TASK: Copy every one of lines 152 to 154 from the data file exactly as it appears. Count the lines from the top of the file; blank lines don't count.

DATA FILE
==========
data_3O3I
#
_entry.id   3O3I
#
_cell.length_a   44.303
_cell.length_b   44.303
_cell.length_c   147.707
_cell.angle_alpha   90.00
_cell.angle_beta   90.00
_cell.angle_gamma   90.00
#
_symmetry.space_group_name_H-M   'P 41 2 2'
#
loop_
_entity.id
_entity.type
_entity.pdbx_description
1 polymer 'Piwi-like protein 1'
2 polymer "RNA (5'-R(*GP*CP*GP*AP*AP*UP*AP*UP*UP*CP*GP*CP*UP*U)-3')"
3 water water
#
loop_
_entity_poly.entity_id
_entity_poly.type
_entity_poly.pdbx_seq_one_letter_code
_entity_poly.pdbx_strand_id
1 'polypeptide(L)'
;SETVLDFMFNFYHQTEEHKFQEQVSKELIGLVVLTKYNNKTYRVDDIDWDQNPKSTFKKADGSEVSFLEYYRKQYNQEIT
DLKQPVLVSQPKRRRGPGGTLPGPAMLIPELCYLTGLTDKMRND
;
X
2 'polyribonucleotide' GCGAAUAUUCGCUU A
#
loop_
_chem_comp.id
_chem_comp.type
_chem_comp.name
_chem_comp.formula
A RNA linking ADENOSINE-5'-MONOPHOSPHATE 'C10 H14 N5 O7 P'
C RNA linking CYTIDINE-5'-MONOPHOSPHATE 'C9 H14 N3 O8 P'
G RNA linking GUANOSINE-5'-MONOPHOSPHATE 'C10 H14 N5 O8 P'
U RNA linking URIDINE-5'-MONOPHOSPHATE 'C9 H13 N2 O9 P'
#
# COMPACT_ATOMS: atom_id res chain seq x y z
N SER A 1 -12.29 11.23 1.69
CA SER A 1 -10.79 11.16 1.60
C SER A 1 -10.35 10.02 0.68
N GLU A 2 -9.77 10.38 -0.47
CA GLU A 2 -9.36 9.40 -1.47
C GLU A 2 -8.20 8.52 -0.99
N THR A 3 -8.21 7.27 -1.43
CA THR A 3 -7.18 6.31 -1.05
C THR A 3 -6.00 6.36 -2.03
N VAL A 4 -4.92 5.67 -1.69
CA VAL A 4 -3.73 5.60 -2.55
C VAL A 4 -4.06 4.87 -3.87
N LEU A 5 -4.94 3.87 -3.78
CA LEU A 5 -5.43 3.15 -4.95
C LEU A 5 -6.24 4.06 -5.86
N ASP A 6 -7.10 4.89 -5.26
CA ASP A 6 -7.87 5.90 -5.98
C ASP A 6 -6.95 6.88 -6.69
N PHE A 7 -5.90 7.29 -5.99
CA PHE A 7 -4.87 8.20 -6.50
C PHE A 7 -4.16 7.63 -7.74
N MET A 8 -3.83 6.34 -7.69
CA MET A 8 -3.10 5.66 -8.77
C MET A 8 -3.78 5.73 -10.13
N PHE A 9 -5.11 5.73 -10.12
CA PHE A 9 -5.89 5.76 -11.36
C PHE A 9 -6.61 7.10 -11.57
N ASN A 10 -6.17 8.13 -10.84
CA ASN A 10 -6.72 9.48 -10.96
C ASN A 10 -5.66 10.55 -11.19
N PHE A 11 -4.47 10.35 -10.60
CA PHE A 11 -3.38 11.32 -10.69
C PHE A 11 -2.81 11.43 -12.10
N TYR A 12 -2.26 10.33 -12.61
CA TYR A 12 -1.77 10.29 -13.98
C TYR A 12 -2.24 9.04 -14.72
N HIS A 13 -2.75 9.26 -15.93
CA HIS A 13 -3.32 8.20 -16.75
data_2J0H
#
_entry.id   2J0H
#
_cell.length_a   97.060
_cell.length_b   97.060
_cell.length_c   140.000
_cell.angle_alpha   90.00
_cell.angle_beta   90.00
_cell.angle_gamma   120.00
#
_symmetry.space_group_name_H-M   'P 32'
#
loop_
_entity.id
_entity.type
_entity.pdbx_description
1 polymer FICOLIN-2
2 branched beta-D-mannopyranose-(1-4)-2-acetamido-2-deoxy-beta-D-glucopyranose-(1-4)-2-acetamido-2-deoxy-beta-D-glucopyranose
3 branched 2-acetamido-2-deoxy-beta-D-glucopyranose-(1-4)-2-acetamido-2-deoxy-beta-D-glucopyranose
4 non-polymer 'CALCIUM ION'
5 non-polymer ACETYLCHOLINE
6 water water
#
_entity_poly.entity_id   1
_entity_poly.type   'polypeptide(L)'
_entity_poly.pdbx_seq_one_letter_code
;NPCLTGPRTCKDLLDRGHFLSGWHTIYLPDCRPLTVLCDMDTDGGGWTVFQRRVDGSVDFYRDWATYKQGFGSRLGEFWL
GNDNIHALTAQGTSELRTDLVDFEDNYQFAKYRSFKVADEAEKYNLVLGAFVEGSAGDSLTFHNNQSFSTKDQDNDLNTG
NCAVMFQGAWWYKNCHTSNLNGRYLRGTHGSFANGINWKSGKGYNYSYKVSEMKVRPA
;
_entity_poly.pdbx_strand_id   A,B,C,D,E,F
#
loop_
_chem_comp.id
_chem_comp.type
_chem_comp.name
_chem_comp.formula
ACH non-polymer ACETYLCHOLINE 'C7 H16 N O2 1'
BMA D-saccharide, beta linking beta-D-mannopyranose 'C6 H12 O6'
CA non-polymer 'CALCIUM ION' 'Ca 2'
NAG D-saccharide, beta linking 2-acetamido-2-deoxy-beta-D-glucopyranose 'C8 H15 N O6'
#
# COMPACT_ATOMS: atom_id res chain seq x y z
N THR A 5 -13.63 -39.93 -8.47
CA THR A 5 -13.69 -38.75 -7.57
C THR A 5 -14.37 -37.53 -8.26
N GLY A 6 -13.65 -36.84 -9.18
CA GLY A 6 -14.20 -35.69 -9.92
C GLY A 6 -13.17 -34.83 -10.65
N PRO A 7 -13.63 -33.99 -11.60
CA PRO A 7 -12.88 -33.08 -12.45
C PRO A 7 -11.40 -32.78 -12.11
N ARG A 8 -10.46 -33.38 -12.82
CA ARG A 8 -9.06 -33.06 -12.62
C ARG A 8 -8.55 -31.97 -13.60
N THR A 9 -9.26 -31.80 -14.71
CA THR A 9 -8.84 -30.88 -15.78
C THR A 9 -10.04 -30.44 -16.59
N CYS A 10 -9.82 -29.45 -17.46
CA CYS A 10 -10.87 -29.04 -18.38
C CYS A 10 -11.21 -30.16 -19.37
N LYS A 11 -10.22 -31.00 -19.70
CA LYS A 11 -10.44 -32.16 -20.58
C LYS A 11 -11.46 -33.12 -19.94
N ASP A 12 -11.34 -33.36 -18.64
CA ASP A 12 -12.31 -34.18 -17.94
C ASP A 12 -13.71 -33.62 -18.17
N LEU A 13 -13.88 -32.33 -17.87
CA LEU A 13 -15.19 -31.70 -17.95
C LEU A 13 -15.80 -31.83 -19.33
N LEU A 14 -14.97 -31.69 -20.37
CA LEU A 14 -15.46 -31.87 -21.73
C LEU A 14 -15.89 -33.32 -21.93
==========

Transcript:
CA LEU A 13 -15.19 -31.70 -17.95
C LEU A 13 -15.80 -31.83 -19.33
N LEU A 14 -14.97 -31.69 -20.37